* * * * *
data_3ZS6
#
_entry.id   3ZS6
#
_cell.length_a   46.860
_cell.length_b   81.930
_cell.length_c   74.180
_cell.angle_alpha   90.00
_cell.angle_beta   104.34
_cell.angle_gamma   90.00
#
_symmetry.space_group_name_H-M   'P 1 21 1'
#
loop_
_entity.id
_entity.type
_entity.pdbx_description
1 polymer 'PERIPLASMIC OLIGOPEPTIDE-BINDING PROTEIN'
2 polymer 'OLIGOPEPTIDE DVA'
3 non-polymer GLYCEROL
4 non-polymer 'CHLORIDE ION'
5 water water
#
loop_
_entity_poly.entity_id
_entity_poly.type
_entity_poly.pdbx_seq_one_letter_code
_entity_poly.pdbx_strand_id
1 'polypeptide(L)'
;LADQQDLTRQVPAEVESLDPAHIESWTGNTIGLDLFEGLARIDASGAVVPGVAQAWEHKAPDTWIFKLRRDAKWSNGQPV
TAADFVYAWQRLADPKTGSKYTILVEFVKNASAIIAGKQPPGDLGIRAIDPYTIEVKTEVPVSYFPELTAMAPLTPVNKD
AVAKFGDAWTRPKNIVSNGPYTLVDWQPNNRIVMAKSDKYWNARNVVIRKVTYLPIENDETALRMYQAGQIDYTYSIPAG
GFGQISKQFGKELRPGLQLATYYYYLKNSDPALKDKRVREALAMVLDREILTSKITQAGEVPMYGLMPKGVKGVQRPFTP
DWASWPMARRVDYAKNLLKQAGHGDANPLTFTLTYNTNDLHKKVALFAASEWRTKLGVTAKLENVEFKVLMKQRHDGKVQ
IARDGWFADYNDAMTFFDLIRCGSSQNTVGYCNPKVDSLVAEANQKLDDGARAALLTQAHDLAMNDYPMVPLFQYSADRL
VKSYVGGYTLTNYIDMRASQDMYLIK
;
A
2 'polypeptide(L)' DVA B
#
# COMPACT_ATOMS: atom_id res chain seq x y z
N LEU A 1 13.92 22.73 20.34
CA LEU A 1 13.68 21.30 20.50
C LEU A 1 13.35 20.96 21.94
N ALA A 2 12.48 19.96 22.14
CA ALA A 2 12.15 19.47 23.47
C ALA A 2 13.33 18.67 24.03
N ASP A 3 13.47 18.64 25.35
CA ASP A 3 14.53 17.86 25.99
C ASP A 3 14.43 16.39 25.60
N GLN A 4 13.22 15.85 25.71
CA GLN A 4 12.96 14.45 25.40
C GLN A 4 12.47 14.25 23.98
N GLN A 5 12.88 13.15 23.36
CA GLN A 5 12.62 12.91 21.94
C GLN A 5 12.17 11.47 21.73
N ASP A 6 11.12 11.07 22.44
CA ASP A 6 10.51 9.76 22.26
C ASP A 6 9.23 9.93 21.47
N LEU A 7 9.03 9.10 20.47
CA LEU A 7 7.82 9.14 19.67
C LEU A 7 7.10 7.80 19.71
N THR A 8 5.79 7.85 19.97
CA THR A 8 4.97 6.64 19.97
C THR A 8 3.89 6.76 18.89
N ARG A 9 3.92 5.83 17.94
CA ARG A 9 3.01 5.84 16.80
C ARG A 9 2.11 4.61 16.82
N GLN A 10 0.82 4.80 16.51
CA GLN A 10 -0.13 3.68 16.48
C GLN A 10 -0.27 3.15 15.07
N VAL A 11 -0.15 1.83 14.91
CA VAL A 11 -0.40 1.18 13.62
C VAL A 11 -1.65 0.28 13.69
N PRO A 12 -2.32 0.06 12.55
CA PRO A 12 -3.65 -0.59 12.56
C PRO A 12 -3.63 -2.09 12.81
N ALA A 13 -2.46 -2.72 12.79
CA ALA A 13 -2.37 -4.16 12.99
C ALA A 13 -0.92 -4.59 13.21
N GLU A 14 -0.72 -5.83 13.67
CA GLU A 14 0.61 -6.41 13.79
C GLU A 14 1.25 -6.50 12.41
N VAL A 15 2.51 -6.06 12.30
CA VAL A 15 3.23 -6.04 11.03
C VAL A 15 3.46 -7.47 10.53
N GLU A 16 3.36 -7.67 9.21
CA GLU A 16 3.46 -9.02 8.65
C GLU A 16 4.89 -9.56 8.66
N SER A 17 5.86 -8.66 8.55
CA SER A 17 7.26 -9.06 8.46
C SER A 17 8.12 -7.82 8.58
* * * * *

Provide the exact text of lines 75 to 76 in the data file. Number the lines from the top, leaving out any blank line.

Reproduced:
N PRO A 12 -2.32 0.06 12.55
CA PRO A 12 -3.65 -0.59 12.56